Category: The Off Season
The truncated timetable, new CBA and still-present pettiness from the lockout is basically like throwing a few drums of gas and a couple of bullets into the offseason. Caron Butler for three years, $24 million dollars. Tyson Chandler for four years, $14 million a year. Eddy Curry back in the NBA. All the Chris Paul trades that aren’t happening. Madness, I say. Just madness.
Meanwhile, John Hammond is just making reasonable deals that the Milwaukee Bucks need. Keyon Dooling’s expulsion was necessary. He’d be buried deep in the depth chart anyway and the Bucks could use the roster spot for the 15ish other guys linked to them. Mike Dunleavy for two years and $7.5 million was also eminently reasonable.
The Bucks offense doesn’t have to be good. It just has to be good enough. As long as Scott Skiles is the coach and Andrew Bogut is patrolling the paint, the Bucks will have an elite defense. If the Bucks have a middling offense (2009-10) and not the worst offense (last year), they can be a moderately successful team. That’s what signing Dunleavy pushes them towards: being good enough.
Obvious: the Bucks need more scoring. Less obvious: they need a certain type of scoring. The Corey Maggette experiment proved that much. Let’s look at the four things wrong with the Bucks offense last year:
1) Aggressively moving the ball inside
2) Shot creation
3) Off-ball movement
4) Three-point shooting
Everyone the Bucks got during the draft address issues one and two. Dunleavy addresses problems three and four.
Just looking at basic per-game team stats between the 2009 – 10 season and last year, the most notable difference concerns three-point shooting.
2009 – 10: 7.9 3FGM, 22.1 3FGA, 53.4 eFG% (effective field goal percentage; accounts for how much more efficient a three is than a two)
2010 – 11: 5.9 3FGM, 17.2 3FGA, 51.2 eFG%
There are two reasons for this major drop in three-point production. First, John Salmons stopped attacking the basket like a madman. Salmons shots at the basket dropped from 4.2 when he first arrived in Milwaukee to 2.4 once he signed his new contract. Bogut also stopped doing work inside. His shots at the rim dropped from 5.8 in 2009 – 10 to 4.9 last year. With such a dramatic drop in production inside, opponents had little reason to leave the Bucks perimeter shooters open last season.
The next reason is that Luke Ridnour and Charlie Bell were replaced by Dooling and Maggette. Ridnour and Bell are excellent catch-and-shoot players, doing well off the opportunities created by Salmons penetration. Bell had an eFG% of 54.8 from three. 93.2 percent of his three-point attempts were assisted. Ridnour had an EFG% of 57.2 from three. 81.2 percent of his attempts were assisted. There’s nothing much to say about Dooling and Maggette’s three-point shooting beyond one of them was no good at it and the other had no interest in it.
Last year, Dunleavy was much better from three than Ridnour or Bell had ever been. He had an eFG% of 60.3, but throughout his career that number has vacillated wildly, hitting bottom at 42.3. What makes Dunleavy a particularly good fit for the Bucks system is that he’s a catch-and-shoot player into his very soul. He moves exceptionally well off the ball which explains his abnormally high level of assisted field goals at the rim, midrange and from three-point range. He can’t create his own shot, but he should be benefitting from everything Jennings, Beno Udrih, Stephen Jackson and Shaun Livingston are doing.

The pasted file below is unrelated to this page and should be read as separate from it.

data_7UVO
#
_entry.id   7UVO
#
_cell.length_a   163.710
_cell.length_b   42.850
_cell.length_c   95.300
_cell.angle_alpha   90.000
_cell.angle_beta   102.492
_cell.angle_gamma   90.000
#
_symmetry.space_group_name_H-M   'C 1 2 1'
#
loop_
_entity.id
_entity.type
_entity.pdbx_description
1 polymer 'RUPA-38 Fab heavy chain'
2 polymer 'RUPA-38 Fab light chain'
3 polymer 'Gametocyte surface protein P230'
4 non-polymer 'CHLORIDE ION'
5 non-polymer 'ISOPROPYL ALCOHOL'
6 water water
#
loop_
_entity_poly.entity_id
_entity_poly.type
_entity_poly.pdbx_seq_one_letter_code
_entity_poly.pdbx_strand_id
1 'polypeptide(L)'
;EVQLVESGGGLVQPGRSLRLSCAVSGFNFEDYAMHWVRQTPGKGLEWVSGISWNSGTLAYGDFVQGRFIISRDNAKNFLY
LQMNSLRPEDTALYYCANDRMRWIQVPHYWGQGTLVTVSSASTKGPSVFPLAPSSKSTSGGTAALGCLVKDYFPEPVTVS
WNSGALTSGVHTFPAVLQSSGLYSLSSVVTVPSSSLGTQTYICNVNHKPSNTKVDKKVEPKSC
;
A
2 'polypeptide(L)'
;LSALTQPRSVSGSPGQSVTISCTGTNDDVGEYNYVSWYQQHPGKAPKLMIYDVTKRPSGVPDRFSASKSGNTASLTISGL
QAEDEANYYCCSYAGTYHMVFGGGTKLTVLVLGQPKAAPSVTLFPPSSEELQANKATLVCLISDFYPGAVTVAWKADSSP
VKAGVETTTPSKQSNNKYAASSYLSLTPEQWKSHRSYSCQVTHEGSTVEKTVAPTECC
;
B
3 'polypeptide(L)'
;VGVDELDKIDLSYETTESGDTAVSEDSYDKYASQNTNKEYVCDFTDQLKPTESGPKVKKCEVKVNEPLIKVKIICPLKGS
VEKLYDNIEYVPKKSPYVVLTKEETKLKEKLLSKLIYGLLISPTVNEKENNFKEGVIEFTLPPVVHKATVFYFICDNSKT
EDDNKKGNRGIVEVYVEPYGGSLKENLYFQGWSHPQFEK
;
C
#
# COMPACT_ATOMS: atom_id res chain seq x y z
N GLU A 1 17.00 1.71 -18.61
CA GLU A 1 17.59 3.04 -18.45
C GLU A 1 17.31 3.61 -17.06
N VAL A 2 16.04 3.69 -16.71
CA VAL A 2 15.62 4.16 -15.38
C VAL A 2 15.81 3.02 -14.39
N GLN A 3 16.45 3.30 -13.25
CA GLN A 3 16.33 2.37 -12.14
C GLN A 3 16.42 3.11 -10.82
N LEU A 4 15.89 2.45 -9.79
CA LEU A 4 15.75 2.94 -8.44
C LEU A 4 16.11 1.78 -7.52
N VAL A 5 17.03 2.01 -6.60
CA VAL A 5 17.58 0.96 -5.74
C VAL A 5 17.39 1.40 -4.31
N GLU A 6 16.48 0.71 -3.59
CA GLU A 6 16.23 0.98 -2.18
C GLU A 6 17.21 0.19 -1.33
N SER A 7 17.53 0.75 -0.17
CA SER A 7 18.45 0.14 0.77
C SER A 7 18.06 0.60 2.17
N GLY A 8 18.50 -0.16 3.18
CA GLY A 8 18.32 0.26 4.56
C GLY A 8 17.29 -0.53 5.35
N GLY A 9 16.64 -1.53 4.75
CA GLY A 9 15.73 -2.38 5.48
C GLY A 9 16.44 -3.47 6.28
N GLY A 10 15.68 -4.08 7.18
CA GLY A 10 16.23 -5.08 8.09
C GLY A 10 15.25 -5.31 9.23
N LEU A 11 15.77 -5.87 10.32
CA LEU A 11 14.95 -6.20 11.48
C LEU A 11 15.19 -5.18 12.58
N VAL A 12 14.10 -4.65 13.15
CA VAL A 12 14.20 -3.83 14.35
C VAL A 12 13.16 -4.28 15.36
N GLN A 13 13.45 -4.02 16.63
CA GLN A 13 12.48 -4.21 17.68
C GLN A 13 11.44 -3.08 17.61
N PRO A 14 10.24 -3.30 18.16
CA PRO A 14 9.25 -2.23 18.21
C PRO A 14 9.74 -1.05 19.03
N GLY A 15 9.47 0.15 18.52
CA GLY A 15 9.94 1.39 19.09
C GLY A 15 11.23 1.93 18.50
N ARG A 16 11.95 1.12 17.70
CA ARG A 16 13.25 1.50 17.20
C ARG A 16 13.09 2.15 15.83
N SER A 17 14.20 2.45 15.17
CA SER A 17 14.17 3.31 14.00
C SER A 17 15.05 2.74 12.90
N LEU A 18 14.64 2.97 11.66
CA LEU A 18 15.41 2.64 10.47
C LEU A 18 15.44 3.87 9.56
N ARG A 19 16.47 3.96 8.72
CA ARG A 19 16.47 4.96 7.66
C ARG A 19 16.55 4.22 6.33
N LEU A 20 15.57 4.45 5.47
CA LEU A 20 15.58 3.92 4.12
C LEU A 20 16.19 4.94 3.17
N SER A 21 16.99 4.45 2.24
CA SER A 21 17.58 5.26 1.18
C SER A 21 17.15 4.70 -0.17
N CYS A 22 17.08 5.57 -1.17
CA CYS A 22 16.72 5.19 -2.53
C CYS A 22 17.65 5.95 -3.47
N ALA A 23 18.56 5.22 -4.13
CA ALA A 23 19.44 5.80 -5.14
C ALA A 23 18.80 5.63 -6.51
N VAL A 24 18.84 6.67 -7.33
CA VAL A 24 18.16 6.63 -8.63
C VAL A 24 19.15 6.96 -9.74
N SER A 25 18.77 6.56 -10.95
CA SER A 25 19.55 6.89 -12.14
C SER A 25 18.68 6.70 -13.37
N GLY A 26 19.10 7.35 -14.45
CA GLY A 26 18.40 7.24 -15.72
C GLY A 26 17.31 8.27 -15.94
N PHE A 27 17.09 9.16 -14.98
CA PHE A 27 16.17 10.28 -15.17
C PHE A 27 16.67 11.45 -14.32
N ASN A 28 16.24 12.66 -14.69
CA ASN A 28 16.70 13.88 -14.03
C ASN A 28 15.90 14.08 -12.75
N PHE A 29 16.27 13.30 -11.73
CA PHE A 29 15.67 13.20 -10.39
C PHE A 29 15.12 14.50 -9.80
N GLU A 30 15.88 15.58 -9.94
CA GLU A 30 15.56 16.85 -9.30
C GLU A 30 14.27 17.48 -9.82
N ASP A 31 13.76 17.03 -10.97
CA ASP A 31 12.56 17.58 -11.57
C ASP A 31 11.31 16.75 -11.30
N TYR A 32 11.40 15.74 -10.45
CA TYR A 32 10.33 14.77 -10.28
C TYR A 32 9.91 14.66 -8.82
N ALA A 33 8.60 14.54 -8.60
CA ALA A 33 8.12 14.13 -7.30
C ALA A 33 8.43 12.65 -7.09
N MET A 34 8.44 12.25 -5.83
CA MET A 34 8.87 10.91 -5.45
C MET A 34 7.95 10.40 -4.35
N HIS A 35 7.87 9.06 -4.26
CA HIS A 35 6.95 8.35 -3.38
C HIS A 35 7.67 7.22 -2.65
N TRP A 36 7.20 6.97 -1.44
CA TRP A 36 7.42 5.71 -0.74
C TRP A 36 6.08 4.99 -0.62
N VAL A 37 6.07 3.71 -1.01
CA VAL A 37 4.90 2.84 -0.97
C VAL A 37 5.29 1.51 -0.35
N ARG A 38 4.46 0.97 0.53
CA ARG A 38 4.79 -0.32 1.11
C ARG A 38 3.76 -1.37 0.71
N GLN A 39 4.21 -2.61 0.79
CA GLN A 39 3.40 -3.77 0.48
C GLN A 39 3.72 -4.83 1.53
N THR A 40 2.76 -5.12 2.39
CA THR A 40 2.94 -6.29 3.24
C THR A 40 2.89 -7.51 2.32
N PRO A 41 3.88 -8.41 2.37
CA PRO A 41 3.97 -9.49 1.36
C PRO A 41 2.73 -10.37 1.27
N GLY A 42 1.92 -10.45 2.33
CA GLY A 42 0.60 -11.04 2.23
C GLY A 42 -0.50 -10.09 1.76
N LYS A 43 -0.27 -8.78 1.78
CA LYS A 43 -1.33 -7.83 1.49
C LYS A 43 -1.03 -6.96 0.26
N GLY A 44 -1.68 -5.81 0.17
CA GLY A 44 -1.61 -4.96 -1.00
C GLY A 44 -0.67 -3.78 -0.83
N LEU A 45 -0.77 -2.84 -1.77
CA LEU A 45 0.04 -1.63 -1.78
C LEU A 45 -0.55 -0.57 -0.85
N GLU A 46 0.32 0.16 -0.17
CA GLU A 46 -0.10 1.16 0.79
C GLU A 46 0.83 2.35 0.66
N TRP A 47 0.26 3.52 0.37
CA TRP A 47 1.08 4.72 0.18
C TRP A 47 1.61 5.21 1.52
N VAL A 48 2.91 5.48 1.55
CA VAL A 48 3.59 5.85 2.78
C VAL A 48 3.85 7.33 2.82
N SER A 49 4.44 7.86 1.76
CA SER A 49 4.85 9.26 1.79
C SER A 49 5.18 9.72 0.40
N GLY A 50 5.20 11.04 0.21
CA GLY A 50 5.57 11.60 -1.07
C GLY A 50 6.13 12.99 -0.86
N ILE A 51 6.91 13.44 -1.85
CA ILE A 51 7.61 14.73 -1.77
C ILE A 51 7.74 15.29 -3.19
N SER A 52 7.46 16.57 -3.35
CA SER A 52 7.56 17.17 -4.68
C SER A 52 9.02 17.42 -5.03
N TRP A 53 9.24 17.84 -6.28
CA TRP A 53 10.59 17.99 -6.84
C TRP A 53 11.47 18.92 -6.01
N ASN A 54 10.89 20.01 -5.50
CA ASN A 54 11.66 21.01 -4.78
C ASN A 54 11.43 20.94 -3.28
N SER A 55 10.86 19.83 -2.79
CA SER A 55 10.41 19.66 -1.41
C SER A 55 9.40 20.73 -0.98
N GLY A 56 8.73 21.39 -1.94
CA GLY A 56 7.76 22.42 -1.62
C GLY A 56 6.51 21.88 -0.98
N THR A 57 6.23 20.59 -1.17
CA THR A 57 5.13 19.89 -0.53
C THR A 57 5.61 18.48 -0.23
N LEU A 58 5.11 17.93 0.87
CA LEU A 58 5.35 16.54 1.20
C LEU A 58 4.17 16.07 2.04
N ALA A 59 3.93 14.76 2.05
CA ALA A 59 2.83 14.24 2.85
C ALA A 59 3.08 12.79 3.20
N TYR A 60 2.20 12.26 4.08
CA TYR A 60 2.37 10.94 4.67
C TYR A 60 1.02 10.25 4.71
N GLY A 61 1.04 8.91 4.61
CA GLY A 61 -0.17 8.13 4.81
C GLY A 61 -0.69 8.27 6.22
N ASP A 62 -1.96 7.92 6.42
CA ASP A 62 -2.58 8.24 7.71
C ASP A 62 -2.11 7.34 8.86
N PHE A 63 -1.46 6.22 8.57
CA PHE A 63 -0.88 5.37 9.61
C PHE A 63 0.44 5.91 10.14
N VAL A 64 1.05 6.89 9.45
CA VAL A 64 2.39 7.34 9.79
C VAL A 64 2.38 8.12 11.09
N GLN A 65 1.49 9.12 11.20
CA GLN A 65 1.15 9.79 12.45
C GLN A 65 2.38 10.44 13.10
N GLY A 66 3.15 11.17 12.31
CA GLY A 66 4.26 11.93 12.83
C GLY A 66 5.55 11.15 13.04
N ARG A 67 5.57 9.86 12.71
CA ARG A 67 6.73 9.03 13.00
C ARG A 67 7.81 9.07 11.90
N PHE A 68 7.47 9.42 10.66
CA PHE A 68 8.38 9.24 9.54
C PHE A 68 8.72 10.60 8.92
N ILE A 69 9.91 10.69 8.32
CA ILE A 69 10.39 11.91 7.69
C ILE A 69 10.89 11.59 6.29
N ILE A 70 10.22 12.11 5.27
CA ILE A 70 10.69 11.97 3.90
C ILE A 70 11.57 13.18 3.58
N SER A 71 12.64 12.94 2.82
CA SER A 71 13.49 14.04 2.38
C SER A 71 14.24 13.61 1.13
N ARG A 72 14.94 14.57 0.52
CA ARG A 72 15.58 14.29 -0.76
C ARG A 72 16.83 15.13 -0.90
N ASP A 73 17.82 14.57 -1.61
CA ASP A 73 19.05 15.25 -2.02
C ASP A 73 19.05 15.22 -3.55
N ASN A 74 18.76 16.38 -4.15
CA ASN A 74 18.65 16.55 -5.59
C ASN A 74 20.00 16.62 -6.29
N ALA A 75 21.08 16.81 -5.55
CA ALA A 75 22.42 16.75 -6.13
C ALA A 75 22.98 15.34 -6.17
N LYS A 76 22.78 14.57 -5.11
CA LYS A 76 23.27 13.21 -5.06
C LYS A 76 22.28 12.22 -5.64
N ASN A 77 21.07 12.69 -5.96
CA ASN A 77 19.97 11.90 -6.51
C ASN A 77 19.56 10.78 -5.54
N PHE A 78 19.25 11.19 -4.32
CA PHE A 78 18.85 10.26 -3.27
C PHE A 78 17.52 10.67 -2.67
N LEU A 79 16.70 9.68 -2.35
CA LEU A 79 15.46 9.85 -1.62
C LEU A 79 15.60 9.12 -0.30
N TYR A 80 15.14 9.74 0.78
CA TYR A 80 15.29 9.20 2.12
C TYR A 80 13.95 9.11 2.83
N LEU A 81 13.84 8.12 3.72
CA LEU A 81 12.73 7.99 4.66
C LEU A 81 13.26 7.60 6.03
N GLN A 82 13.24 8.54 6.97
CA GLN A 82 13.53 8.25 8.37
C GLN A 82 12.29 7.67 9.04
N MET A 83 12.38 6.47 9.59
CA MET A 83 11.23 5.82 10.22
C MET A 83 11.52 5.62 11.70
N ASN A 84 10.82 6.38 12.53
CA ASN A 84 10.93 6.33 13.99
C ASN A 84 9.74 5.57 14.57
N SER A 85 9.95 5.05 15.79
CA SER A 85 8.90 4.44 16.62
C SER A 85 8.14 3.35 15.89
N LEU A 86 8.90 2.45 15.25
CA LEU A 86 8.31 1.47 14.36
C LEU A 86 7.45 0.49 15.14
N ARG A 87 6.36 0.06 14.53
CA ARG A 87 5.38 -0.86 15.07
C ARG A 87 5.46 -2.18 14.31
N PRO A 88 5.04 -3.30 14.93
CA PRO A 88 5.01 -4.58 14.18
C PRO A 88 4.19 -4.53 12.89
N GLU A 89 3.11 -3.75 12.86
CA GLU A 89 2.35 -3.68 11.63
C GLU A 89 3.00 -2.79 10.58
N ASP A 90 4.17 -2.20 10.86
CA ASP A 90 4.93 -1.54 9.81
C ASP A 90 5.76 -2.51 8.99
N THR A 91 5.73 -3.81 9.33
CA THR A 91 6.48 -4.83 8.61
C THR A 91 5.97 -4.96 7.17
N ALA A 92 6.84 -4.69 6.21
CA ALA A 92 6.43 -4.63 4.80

Personally, I’d like to see Dunleavy running pick-n-pops with Jennings. It’s not his forte, he never set picks for the Pacers. But Indiana run significantly less pick-and-rolls (PNRs) than the Bucks (last year: Bucks 21% of offensive plays were PNRs, Pacers were at 15%). And the Bucks have made Luc Mbah a Moute pop instead of roll on PNRs. The Bucks have tried crazier things is what I’m saying. Basically anything that can force Jennings to not get double teamed on PNRs would be fantastic.
As for his defense, let’s just say that Dunleavy turns into Dumbleavy. Hahaha, amirite? But no, seriously, the Udrih/Dunleavy backcourt should never see the light of day. Individually, Dunleavy gets hammered by anyone with marginal speed because he’s not very athletic and has bad knees. However, the headiness that makes his off ball movement good is the same thing that makes him a good team defender. He rotates well and just knows where to be. I don’t have any recent stats to back this up, but from 2005 to 2008, he finished in the top ten of drawn charges.
The biggest problem with Dunleavy is that his effectiveness is completely at the mercy of other players. If Jennings doesn’t make a leap in production this year or Jackson’s old age begins to catch up to him, Dunleavy will be limited too.
Ian Segovia is a contributor to Bucksketball.com. Follow him on Twitter, fan us up on Facebook.